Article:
Device access control software allows greater control over media that can be connected to systems and how it can be used. This assists in preventing unauthorised media being connected to systems and, if desired, preventing information from being written to it. Media can also be prevented from connecting to systems by disabling connection ports in software or by physical means such as using wafer seals or applying epoxy. If physical means are used to prevent media connecting to systems, procedures covering detection and reporting processes are needed in order to respond to attempts to bypass these security controls.

Security Control: 0337; Revision: 4; Updated: Sep-18; Applicability: O, P, S, TS; Priority: Must
Media is not used with systems that are not authorised to process, store or communicate the sensitivity or classification of information on it.

Security Control: 0341; Revision: 3; Updated: Sep-18; Applicability: O, P, S, TS; Priority: Must
Any automatic execution features for media are disabled in the operating system of systems.

Security Control: 0342; Revision: 5; Updated: Sep-18; Applicability: O, P, S, TS; Priority: Must
Unauthorised media is prevented from connecting to systems via the use of device access control software, disabling connection ports, or by physical means.

Security Control: 0343; Revision: 4; Updated: Sep-18; Applicability: O, P, S, TS; Priority: Should
Media is prevented from being written to via the use of device access control software if there is no business requirement for its use.

External interface connections that allow Direct Memory Access

It has been demonstrated that an adversary can connect media to a locked system via an external interface connection that allows Direct Memory Access (DMA) and subsequently gain access to encryption keys in memory. Furthermore, an adversary can read or write any content to memory that they desire. The best defence against this security vulnerability is to disable access to external interface connections that allow DMA using software controls or physical measures. External interface connections that allow DMA include FireWire, ExpressCard and Thunderbolt.

Security Control: 0345; Revision: 4; Updated: Sep-18; Applicability: O, P, S, TS; Priority: Must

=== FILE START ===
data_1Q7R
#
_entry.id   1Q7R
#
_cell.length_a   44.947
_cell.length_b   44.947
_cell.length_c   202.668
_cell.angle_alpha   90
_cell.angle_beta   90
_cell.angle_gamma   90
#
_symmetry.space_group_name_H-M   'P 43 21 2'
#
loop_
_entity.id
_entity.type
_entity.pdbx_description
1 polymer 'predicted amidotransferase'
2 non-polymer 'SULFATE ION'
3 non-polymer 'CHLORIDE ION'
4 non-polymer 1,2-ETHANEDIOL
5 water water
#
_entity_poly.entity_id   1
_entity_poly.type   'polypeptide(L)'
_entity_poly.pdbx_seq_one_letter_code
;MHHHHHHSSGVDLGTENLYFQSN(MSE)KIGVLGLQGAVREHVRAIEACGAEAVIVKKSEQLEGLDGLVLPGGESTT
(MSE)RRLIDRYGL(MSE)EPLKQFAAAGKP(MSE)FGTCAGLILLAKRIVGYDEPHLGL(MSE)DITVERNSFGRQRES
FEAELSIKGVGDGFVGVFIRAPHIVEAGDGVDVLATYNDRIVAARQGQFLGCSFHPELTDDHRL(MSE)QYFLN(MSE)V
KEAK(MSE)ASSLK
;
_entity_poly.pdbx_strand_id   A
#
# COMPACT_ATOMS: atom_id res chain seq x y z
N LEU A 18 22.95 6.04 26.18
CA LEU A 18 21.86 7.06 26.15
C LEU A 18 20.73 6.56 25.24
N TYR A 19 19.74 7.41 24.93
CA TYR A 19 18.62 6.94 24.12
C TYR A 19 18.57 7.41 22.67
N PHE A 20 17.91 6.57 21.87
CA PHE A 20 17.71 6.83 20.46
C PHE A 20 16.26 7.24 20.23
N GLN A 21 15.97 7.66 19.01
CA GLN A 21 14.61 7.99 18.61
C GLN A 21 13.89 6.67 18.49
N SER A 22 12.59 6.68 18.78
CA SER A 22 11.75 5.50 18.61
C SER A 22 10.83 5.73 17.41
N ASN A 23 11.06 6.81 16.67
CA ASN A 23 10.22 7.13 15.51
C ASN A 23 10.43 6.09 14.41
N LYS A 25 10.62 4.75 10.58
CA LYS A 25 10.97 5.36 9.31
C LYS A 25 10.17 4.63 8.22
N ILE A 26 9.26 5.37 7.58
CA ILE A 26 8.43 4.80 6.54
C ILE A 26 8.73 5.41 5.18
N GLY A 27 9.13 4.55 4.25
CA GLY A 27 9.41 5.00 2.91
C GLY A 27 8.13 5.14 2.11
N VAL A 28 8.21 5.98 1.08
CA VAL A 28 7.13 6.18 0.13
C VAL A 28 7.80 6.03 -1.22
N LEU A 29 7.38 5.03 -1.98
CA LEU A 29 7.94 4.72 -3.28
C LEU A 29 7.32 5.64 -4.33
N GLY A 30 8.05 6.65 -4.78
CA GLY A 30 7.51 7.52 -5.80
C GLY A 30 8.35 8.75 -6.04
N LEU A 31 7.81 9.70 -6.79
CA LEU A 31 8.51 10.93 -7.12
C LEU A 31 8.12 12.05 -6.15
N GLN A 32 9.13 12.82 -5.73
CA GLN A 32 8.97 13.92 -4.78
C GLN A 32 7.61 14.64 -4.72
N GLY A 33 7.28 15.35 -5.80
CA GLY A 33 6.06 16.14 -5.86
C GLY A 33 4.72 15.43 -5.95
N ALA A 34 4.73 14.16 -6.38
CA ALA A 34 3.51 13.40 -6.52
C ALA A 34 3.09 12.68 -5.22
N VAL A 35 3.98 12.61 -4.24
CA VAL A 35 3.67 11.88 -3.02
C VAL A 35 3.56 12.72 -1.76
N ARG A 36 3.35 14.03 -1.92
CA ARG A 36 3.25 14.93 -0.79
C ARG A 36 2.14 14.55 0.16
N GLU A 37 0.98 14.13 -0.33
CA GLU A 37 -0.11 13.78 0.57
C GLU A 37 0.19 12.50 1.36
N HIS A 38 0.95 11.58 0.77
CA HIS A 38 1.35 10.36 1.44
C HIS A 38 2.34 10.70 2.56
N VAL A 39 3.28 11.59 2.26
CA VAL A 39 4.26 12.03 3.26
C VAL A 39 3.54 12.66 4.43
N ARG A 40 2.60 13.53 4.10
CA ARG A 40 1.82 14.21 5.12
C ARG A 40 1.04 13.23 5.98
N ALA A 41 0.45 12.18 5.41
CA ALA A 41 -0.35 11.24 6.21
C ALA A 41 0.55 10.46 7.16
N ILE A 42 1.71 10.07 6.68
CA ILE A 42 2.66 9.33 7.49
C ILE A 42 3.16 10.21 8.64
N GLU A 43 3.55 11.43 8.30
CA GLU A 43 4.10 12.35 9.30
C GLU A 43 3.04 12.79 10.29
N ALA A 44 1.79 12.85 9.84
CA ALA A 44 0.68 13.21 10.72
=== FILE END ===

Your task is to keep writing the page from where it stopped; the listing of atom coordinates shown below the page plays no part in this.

External interface connections that allow DMA are disabled.

Handling media

As media can be easily misplaced or stolen, mechanisms should be put in place to protect information stored on it. Furthermore, applying encryption to media may reduce the requirements for storage and physical transfer. Any reduction in requirements needs to be based on the original sensitivity or classification of information residing on the media and the level of assurance in the encryption software being used to encrypt the media.

Security Control: 0831; Revision: 5; Updated: Sep-18; Applicability: O, P, S, TS; Priority: Must
Media is handled in a manner suitable for its sensitivity or classification.

Security Control: 1059; Revision: 3; Updated: Sep-18; Applicability: O, P, S, TS; Priority: Must
Media is encrypted with at least an Australian Signals Directorate Approved Cryptographic Algorithm.

Using media for data transfers

Organisations transferring data between systems belonging to different security domains are strongly encouraged to use write-once media. This will ensure that information from one of the systems cannot be accidently transferred onto the media then onto another system when the media is reused for the next transfer.

Security Control: 0347; Revision: 4; Updated: Sep-18; Applicability: O, P, S, TS; Priority: Should
When transferring data manually between two systems belonging to different security domains, write-once media is used.

Further information

Further information on accounting for and storing media can be found in the ICT equipment and media section of the Guidelines for Physical Security.

Further information on labelling ICT equipment can be found in the ICT equipment usage section of the Guidelines for ICT Equipment Management.

Further information on reducing storage and physical transfer requirements can be found in the cryptographic fundamentals section of the Guidelines for Using Cryptography.

Further information on using media to transfer data between systems can be found in the Guidelines for Data Transfers and Content Filtering.

Further information on the use of protective markings can be found in the Attorney-General’s Department (AGD)’s Protective Security Policy Framework (PSPF), Sensitive and classified information policy, at https://www.protectivesecurity.gov.au/information/sensitive-classified-information/.